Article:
"A photograph changes according to the context in which it is seen… on a contact sheet, in a gallery, in a political demonstration, in a police file, in a photographic magazine, in a general news magazine, in a book, on a living-room wall. Each of these situations suggests a different use for the [photograph] but none can secure [its] meaning."
- The Heroism of Vision
The web has enabled an even more prolific spread of photographic images and multiplied the range of contexts in which their meaning can be changed. To Sontag's list above we can add: as a thumbnail in a gallery, on a photo-sharing site like pix.ie or flickr, on a news site, on a photo blog, as part of a portfolio, on a political blog, as a twitter background, as a facebook profile image… I could keep going.
Social media has played a particularly strong part in re-evaluating the role of the snapshot, readily equating it with the status previously assigned to photo-journalism. When a plane crash landed in New York's Hudson River in January, Janis Krums, en route to help rescue survivors, snapped a picture on his iPhone and posted it to his twitter account. Within minutes the picture had not only been reposted thousands of times online but was being broadcast worldwide on traditional news media.
There has also been a huge shift in the way that we share our images with friends. Gone are the days of passing grubby thumb-marked 4x6” prints around a coffee table, or the iconic (and dreaded) slide show of the summer holidays. You are much more likely, these days, to glance through your friends' snaps online, without them peering over your shoulder, regaling, or bombarding, you with details and anecdotes (there can be such a thing as too much context it would seem).
Artists have also taken their photographs online, often using the same photo-sharing sites, creating their own portfolios or publishing photo blogs. The interconnectedness of the web would seem perfectly suited to produce what Sontag describes as:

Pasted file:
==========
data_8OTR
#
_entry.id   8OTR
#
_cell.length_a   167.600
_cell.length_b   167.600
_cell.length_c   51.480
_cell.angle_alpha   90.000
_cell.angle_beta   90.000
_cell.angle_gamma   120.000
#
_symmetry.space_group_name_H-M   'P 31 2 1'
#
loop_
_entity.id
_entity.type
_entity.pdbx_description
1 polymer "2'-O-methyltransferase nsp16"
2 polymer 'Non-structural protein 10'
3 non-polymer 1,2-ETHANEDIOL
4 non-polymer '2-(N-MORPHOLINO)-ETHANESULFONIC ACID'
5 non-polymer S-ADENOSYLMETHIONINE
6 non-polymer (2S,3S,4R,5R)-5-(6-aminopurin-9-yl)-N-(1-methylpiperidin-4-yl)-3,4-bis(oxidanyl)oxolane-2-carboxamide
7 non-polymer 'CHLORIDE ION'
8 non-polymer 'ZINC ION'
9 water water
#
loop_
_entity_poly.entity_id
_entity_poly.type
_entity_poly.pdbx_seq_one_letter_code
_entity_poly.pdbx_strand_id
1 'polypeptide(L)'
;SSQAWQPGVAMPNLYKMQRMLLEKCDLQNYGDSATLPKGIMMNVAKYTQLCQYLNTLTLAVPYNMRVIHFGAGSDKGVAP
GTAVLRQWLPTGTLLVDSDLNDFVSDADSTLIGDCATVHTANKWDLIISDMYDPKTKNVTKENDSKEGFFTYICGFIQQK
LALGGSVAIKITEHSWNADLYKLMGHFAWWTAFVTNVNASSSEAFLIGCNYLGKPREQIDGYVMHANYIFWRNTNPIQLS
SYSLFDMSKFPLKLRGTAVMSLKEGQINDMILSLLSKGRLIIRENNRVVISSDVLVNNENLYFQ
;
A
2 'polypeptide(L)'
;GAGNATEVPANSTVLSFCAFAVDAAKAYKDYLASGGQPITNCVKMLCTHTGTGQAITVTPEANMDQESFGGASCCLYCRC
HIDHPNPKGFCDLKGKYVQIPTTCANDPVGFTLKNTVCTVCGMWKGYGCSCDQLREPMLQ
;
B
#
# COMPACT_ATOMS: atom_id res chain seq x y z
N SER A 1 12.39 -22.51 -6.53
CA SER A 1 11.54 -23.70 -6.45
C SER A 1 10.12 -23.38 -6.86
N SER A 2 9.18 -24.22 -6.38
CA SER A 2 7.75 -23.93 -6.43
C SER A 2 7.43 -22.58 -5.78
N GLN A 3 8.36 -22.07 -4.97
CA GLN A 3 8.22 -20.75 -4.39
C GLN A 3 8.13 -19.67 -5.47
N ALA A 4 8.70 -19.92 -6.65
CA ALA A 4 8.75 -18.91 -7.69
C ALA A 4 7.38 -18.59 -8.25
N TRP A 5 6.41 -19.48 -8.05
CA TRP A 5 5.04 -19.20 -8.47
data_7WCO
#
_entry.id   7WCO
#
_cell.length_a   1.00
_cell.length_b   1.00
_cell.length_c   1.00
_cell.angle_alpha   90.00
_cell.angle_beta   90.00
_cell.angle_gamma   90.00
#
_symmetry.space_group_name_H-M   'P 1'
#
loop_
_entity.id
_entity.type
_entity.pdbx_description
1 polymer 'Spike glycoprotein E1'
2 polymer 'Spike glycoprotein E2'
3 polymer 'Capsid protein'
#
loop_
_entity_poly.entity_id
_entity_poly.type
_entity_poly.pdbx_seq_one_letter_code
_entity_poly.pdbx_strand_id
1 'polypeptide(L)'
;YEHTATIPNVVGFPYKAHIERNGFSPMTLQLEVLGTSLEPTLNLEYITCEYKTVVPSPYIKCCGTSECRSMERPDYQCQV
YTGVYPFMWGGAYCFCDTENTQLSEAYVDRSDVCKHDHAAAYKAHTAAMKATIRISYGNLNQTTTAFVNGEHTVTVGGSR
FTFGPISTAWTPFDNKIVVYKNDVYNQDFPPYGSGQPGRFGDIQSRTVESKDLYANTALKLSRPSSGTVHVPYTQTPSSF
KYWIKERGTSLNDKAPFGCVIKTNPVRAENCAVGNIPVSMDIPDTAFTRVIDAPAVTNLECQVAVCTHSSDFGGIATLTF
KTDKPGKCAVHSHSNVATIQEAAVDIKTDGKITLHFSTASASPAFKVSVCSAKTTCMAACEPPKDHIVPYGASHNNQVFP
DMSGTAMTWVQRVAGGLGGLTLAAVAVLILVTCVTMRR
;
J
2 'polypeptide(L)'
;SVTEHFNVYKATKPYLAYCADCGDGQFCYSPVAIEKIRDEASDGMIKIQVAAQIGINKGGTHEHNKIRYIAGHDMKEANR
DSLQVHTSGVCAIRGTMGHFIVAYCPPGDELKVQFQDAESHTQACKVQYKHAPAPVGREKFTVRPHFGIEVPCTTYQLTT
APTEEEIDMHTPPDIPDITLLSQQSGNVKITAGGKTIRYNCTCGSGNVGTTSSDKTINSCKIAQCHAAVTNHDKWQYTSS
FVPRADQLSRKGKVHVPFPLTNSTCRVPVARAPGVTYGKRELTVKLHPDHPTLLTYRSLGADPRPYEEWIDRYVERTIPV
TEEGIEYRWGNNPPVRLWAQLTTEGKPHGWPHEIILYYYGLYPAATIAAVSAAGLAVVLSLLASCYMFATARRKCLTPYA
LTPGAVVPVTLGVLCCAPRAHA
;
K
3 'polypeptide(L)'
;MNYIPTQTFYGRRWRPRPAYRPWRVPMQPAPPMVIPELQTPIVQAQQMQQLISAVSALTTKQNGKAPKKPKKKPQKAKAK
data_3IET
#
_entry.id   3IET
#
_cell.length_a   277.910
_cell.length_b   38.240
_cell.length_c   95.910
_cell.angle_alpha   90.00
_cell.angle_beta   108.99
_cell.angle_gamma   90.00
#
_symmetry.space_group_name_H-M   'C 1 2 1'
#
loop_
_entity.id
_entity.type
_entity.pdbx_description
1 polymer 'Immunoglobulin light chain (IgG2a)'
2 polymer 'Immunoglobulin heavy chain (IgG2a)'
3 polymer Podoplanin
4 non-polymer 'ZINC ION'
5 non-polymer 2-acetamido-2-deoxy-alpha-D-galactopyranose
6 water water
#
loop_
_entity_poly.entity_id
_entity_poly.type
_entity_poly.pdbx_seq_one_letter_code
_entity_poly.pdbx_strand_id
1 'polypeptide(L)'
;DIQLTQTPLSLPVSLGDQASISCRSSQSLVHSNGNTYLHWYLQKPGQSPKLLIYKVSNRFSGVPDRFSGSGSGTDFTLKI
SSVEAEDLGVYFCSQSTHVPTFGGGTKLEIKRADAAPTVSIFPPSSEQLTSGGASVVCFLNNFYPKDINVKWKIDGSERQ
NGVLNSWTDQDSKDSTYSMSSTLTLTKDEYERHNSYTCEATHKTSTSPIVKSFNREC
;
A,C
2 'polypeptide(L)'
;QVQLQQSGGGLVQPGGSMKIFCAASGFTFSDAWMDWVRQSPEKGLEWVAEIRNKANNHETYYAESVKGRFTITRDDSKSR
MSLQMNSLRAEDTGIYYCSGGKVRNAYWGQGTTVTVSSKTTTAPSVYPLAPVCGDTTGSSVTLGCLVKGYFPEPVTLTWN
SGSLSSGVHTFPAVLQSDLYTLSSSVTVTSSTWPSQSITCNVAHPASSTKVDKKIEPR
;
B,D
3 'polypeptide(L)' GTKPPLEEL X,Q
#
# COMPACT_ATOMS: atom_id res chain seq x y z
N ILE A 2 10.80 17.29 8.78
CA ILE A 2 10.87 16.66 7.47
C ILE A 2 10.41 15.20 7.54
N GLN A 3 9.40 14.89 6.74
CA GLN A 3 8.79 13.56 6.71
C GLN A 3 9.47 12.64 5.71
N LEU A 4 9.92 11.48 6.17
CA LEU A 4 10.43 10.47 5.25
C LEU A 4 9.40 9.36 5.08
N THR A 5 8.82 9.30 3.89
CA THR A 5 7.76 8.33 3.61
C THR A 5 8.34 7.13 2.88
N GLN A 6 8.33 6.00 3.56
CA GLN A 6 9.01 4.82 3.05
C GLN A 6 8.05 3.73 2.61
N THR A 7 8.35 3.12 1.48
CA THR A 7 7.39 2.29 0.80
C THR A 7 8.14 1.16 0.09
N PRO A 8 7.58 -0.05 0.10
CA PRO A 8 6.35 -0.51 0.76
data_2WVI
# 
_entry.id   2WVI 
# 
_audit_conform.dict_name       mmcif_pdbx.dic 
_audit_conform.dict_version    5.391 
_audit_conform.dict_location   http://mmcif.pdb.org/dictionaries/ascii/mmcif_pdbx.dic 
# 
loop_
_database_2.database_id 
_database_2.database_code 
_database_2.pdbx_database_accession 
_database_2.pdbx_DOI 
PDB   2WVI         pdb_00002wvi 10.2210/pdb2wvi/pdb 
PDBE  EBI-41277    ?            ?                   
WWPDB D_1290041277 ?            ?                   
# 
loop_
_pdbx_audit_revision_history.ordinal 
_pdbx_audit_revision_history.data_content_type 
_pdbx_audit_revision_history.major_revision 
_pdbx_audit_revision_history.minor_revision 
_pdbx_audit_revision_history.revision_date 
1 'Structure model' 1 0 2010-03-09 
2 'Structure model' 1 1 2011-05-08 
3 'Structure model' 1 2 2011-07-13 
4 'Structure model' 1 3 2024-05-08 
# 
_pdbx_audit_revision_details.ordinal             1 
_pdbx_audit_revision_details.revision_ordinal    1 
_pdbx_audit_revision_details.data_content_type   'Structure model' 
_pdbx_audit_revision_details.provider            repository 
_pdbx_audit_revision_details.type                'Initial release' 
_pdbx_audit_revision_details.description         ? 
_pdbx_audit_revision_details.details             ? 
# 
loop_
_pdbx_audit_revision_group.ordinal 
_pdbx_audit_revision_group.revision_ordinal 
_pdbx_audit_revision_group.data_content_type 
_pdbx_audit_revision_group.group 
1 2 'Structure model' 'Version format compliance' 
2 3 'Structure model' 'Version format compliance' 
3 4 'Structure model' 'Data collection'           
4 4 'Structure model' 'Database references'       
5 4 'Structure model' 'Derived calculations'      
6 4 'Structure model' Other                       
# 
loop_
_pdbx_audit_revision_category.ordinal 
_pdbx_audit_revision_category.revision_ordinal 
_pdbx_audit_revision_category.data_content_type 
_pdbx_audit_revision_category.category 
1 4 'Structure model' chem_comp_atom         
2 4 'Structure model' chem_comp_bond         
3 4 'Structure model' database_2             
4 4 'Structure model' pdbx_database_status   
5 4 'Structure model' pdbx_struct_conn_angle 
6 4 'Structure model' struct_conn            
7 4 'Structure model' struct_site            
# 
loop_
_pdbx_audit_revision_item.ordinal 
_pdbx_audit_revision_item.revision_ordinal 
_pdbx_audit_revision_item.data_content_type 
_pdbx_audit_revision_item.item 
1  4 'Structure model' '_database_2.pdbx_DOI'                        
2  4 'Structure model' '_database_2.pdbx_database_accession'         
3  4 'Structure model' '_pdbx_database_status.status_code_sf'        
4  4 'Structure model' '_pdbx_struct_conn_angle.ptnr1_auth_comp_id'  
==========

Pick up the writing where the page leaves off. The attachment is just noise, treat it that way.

"…new meanings that any one picture acquires when juxtaposed—in ideal anthologies, either on museum walls or in books—with the work of other photographers."
- Photographic Evangels
The Internet can, potentially, provide many more ideal anthologies and there is still much room for innovation in how we seek to create meaning around photographs.
Tagging, geotagging and other organisational structures help form groups of images relating to events, subjects, styles, places etc. These, often organic, collections in many ways hold up the paradigm of the ideal anthology but the critical unit remains the single image and the pattern for presenting that unit is well established
[ see diagram at day516.com/203 ]
This pattern has its merits for family pictures and photographs of events shared among friends but in the context of art criticism it generally falls hopelessly short.
"The language in which photographs are generally evaluated is extremely meagre. Sometimes it is parasitical on the vocabulary of painting: composition, light, and so forth. More often it consists in the vaguest sort of judgements, as when photographs are praised for being subtle, or interesting, or powerful, or complex, or simple, or—a favourite—deceptively simple."
- Photographic Evangels
I suggest three strands of a fresh approach to presenting photographic images online.
1. Harness the dynamic relationship between context and meaning.
2. Juxtapose work by different photographers in a structured and meaningful way which creates new meanings for the individual work of each.
3. Break the overworked design pattern in a way that promotes constructive and creative response.
I am working to create a project along these lines and I hope others are too. Our use of photography has adapted to new technology since Sontag wrote this seminal work in 1977, the evolution will continue, it may not be televised but it most certainly will be online.